Xandros purchased Linspire, the company, earlier this summer. This week, the company announced that it was going to revamp community distribution Freespire, basing its next version on Debian instead of Ubuntu, and using it as a precursor for Xandros Desktop Professional, in much the same way Red Hat uses Fedora and SUSE uses openSUSE. But the company didn't need multiple for-pay desktop distributions, so Linspire is getting the boot.
"A principal advantage of Linspire, its codec licensing agreement with Microsoft, no longer applies," Typaldos says. "With the Linspire acquisition we had three desktop brands and two distinct code bases. From joint discussions with our respective engineering teams it made eminent sense to combine our efforts with a single code base and two brands.
"Freespire is returning to Debian because we need to build all of our desktop products upon a single code base," Typaldos says. "Xandros has always worked closely with the Debian community where the emphasis is stability and consistency over the bleeding edge. Besides, it's not that big a switch since Ubuntu is based on Debian as well."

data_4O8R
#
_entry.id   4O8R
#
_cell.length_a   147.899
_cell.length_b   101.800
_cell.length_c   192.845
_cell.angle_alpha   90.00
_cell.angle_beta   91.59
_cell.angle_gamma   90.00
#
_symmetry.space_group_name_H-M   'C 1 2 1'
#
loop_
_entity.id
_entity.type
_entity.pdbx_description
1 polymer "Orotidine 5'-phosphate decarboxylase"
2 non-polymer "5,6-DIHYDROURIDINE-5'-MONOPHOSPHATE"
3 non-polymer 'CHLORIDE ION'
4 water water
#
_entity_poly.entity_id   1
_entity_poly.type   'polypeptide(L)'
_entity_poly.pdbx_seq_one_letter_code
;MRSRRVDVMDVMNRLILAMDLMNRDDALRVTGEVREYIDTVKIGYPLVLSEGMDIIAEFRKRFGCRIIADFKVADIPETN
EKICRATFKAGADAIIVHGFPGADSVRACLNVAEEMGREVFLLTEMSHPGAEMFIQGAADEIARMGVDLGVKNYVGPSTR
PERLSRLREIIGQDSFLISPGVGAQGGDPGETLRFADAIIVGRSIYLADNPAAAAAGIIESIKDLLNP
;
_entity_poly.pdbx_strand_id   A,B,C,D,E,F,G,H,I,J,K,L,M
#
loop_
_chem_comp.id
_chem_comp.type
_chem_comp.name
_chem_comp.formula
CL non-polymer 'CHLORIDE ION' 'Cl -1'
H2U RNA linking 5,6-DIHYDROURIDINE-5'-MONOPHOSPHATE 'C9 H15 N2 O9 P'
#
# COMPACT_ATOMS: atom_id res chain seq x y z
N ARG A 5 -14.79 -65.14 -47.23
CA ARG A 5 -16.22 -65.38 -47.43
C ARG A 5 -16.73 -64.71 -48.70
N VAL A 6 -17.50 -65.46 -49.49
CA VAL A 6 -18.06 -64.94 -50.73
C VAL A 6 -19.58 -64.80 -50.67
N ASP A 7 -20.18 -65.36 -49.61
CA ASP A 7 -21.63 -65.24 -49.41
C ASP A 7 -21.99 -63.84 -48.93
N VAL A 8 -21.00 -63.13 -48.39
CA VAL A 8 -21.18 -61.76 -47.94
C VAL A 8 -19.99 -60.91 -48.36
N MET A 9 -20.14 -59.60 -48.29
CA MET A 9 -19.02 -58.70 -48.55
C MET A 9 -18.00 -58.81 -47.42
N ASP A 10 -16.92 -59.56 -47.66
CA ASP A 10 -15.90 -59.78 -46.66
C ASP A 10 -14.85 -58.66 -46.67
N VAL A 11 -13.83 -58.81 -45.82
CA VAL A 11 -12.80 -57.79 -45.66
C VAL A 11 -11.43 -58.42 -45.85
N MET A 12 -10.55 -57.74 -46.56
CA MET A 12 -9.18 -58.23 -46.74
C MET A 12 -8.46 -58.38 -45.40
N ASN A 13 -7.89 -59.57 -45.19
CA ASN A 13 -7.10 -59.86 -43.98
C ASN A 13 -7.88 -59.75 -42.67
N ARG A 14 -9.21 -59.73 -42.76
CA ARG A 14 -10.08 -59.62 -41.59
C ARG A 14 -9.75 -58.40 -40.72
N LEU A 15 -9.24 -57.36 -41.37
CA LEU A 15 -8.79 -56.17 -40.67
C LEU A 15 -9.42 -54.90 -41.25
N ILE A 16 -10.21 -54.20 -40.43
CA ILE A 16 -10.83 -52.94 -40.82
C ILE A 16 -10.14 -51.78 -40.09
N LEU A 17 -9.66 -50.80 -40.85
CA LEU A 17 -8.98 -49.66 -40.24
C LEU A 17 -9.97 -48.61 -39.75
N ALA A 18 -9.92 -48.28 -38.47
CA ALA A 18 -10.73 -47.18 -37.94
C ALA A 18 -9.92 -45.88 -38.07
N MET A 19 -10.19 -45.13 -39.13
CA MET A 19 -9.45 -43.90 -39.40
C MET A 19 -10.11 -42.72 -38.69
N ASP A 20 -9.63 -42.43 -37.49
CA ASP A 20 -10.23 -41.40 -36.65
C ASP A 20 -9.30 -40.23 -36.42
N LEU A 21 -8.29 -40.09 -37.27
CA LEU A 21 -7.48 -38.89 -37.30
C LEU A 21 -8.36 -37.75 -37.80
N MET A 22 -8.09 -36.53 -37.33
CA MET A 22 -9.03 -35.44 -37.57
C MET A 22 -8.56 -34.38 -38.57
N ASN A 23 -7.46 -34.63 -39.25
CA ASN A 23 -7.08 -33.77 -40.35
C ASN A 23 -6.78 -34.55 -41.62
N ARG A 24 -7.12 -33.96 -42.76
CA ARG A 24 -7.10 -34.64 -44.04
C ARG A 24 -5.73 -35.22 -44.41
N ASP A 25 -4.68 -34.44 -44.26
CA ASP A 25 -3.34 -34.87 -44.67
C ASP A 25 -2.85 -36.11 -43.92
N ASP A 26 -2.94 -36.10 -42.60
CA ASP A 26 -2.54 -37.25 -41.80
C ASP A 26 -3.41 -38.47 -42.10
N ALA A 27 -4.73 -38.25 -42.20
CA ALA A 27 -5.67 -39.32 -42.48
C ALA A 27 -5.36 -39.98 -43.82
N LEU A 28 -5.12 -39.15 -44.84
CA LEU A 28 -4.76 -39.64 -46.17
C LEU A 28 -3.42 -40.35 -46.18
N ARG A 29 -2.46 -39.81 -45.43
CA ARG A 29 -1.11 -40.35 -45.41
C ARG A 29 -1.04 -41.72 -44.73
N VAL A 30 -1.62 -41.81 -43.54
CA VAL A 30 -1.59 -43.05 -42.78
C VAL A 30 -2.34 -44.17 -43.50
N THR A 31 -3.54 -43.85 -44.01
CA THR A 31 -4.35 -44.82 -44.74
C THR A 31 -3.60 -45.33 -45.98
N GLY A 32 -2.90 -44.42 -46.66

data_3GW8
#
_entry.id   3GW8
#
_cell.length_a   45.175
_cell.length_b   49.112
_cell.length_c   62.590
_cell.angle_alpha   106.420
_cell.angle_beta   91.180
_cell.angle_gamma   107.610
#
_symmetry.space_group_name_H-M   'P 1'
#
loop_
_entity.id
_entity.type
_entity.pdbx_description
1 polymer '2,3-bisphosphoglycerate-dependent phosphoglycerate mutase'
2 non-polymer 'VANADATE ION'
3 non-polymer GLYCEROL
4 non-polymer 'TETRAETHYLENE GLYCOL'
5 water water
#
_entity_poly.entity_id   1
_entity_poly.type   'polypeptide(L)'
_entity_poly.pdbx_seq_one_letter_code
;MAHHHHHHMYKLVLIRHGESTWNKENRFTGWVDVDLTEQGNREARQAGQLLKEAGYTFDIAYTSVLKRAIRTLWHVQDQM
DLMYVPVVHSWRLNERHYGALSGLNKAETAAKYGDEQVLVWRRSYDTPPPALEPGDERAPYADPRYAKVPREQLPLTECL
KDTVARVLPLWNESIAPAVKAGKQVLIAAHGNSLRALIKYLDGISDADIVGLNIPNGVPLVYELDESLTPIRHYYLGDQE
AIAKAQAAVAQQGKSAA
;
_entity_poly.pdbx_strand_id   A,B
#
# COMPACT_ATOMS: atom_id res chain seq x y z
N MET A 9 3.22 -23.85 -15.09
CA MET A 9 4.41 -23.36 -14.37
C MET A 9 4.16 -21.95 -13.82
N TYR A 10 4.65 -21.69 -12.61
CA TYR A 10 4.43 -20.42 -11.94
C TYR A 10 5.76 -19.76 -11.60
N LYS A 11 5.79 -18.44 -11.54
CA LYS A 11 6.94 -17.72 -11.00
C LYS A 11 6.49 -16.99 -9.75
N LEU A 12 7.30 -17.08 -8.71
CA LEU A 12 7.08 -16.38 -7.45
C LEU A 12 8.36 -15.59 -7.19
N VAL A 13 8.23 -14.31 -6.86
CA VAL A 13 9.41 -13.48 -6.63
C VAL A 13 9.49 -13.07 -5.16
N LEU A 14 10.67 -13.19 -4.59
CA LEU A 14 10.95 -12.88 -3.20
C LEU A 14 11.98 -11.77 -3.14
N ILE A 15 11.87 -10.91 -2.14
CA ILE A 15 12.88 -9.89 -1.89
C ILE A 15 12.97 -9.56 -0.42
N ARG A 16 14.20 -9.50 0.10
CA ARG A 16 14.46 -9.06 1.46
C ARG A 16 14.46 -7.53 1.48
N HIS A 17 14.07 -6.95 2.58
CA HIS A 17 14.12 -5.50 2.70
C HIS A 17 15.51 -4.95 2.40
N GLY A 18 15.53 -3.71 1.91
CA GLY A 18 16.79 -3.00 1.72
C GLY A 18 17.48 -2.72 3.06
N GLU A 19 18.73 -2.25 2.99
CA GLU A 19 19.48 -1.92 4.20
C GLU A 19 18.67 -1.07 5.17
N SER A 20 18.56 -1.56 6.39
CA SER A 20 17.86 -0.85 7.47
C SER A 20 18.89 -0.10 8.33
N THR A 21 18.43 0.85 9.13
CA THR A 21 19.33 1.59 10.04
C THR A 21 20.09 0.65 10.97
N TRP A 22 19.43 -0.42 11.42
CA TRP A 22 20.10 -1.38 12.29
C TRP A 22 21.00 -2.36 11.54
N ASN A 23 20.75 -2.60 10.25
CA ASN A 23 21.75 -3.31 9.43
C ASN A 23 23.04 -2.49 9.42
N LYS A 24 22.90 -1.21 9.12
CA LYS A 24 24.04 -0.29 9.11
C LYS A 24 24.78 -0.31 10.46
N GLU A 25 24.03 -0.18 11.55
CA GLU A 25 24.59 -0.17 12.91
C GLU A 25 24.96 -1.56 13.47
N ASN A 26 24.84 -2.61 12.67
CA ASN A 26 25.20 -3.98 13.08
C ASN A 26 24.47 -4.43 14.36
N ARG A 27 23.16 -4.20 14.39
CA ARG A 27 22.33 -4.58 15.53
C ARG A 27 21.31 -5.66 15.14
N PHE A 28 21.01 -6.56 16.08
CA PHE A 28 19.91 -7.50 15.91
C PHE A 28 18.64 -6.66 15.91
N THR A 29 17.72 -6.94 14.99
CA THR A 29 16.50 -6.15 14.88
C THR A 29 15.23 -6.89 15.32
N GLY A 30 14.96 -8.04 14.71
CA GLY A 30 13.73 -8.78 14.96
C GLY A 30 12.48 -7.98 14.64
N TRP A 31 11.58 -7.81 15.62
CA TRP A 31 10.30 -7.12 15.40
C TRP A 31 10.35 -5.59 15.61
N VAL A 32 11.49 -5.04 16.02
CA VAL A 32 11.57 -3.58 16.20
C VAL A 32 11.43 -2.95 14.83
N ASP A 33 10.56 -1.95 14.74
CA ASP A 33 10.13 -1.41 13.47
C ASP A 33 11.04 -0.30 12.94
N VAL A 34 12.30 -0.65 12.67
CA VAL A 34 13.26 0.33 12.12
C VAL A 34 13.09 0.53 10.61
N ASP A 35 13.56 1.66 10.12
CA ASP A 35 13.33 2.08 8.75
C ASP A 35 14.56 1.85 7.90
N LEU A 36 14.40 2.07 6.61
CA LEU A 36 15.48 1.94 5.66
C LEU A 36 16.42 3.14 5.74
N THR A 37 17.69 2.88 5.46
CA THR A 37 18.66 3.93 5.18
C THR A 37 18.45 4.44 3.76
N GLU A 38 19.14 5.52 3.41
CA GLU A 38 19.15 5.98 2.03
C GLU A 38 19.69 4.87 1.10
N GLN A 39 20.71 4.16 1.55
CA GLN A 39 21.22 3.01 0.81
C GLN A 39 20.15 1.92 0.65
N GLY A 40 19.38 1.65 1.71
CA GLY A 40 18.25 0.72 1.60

Both Xandros Desktop Professional and Freespire will be built on a Debian "Lenny" code base. Typaldos says that some familiar elements from Linspire, such as the CNR client, will probably show up in Xandros.
Linspire, originally known as Lindows, was the Linux distribution that took on Windows with its "choice is good" motto and too-close-for-comfort moniker, which brought Microsoft attorneys running and prompted the change to Linspire. Founder Michael Robertson also attracted the scrutiny by the Free Software Foundation by playing fast and loose with GPL licensing terms. Lindows' main claim to fame was its status as the first pre-installed Linux to be sold in Wal-Mart, or any other major US retail establishment.